Many Friends in the West today trace our religious ancestry back to the arrival of Joel and Hannah Bean in California in 1882. The monthly meeting that the Beans enlivened in San Jose eventually became the root stock of three new yearly meetings – Pacific, North Pacific, and Intermountain (to oversimplify). Thirty years earlier, Joel and Hannah had traveled with the pioneer “Bean wagon train” that relocated dozens of Beans from New England to the brand new “free state” of Iowa. The Beans were central in the formation of Iowa Yearly Meeting, and Joel and Hannah clerked its two constituent meetings (men’s and women’s) for about ten years.
However, at the same time, the Holiness Movement was transforming the Society of Friends. While “Conservative” Friends like the Beans continued adhering to their traditional practice of silent waiting worship (often filled with painful personal insights), the “Holiness” Friends advanced a doctrine of “Entire Sanctification” that claimed an individual might be purified instantaneously through a “Second Act of Grace.”
In the late 1800s, several U.S. yearly meetings split over this new doctrine. Joel Bean published an article about the controversy in The British Friend (March 1, 1881). Concerning the doctrine of Entire Sanctification, he wrote, “A theory of salvation is widely taught and accepted in which repentance and works of any kind seem to have no necessary part. . . It requires but little insight to perceive how inefficient and superficial such a [theory] must prove for the world’s regeneration.”
Those were taken as fighting words by Holiness Friends, and they “came upon the stage” during Iowa Yearly Meeting that summer and attacked Bean “by such browbeating as [they are] capable of . . . [adding] harsh and bitter words. . . I stand rejected for what? . . . I have written an article . . .” (To Timothy Nicholson, September 1881)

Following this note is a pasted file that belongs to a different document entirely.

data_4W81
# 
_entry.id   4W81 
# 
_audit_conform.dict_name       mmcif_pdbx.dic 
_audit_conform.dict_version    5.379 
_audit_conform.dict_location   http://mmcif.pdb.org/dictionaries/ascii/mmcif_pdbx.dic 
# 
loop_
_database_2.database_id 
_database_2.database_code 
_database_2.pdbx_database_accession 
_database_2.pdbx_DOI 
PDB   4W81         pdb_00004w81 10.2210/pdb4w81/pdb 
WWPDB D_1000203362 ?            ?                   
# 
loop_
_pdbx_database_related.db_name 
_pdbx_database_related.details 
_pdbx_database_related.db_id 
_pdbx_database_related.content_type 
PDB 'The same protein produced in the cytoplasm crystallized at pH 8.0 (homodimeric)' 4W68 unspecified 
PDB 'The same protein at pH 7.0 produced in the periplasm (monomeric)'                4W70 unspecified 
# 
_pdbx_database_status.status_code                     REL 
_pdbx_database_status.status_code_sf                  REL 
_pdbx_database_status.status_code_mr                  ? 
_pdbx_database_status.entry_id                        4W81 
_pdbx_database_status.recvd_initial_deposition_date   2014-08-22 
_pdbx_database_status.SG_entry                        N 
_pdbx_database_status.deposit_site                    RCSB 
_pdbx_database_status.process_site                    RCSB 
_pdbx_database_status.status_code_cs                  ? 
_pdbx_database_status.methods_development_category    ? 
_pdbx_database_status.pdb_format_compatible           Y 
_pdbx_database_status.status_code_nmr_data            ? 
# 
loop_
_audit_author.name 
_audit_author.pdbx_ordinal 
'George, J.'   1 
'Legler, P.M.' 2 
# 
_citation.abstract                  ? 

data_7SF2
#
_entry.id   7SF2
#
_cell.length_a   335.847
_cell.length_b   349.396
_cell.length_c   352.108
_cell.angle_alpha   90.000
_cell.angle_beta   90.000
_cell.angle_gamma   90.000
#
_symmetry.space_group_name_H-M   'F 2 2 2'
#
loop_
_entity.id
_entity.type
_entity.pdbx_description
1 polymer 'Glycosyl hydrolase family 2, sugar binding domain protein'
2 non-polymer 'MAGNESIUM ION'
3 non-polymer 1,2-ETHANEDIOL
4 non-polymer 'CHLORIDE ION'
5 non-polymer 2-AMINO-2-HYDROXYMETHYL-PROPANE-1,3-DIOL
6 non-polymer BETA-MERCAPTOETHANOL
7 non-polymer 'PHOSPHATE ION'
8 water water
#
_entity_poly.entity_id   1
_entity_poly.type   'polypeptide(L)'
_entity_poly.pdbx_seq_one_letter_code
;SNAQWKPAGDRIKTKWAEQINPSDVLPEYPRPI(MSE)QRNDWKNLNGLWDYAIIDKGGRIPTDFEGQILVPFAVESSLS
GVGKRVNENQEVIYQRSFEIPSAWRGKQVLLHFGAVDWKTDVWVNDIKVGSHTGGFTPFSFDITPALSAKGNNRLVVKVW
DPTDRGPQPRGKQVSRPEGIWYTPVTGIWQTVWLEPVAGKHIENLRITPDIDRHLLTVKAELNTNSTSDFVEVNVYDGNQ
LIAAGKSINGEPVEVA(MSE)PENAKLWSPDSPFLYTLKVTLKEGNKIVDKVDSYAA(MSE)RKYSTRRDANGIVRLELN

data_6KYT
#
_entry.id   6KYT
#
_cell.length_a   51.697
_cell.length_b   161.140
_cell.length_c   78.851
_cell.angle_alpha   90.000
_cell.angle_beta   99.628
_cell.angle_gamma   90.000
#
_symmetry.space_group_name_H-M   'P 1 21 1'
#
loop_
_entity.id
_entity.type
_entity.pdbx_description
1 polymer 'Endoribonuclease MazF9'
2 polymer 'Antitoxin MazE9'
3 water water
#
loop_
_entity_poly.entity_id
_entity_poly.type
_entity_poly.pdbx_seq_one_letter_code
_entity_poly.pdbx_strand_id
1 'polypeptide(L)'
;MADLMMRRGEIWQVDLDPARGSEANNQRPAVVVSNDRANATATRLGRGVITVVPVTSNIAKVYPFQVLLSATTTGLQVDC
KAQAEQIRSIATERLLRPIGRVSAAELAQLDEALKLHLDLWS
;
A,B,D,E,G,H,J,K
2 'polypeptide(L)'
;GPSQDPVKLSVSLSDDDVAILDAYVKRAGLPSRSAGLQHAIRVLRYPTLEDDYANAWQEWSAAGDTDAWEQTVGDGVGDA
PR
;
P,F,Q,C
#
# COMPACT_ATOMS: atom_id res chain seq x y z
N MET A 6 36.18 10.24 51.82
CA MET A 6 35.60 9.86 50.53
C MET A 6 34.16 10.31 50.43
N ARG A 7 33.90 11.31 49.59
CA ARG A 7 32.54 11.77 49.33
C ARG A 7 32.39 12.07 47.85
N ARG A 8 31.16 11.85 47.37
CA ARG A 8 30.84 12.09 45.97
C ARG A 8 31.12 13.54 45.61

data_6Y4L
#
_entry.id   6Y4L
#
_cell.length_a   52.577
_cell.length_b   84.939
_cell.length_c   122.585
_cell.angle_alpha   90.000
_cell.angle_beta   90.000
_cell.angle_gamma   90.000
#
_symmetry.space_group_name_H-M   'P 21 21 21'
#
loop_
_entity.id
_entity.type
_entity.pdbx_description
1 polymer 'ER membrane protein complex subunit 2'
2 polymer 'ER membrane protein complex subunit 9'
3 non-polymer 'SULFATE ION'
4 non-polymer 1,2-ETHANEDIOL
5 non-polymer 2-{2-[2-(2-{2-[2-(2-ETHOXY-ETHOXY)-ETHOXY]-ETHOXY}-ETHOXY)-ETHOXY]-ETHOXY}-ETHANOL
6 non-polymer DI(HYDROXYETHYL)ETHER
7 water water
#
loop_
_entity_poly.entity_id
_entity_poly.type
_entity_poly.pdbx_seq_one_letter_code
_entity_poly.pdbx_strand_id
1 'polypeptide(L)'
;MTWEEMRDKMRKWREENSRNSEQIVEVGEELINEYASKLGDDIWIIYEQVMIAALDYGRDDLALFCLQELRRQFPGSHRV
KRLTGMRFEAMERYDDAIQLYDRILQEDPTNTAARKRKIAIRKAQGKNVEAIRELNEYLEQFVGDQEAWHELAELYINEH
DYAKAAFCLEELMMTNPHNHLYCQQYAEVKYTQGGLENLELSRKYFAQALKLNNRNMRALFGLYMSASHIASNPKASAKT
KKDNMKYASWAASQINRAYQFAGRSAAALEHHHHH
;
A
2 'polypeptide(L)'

A sense of betrayal is a particularly excruciating sense of loss. For although all forms of loss require one to abandon prior assumptions about the future (pretty much always distressing), betrayal also requires one to abandon assumptions about the intentions of other people in the past and the present. If one’s prior sense of solidarity with another person turns out to have been mistaken, one’s current general sense of human solidarity is also shaken.
The Beans were reluctant to continue clashing publicly with other Friends. At one point, Joel wrote, “I said nothing on the subject, and felt I did not need to. Having been the victim of personal assault in these cowardly ways, I left it to Friends to decide . . .” (September 1881) Even so, the question of whether to leave Iowa Yearly Meeting was a thorny one. As Joel laid it out, “When a portion of [the Friends in a meeting] . . . find themselves and their message rejected, . . . the question becomes a serious one: Whether . . . the truth as they believe it would not require a withdrawal . . . [Or can] we best serve [God] by remaining at our posts . . . ? The paramount consideration is not our own ease and comfort, but what amid the commotions and conflicts of our day is our duty.” (March 1, 1881) The Beans’ ultimate conclusion that their duty lay someplace other than Iowa was verified by the resulting growth in West Coast meetings that they helped nurture.
As the contentious issues of our own time transform our world, we too face thorny questions about our duties as Friends – our duties towards each other and towards our wider world. Apparently irreconcilable differences do exist among Friends today, including disputes about the limits of nonviolence, the spectrum of human sexuality, the root causes of addiction, the bounds of reproductive healthcare, the legitimacy of capitalism, and what the hell to do about all the poisons we’ve thrown into our oceans and atmosphere and all creatures on our planet. The duty of the “Religious Society of Beanite Friends” is to sidestep easy answers. It is to step instead toward a model of a way of life that helps us better support each other in discovering our proper places in this life and how to live into them. ~~~
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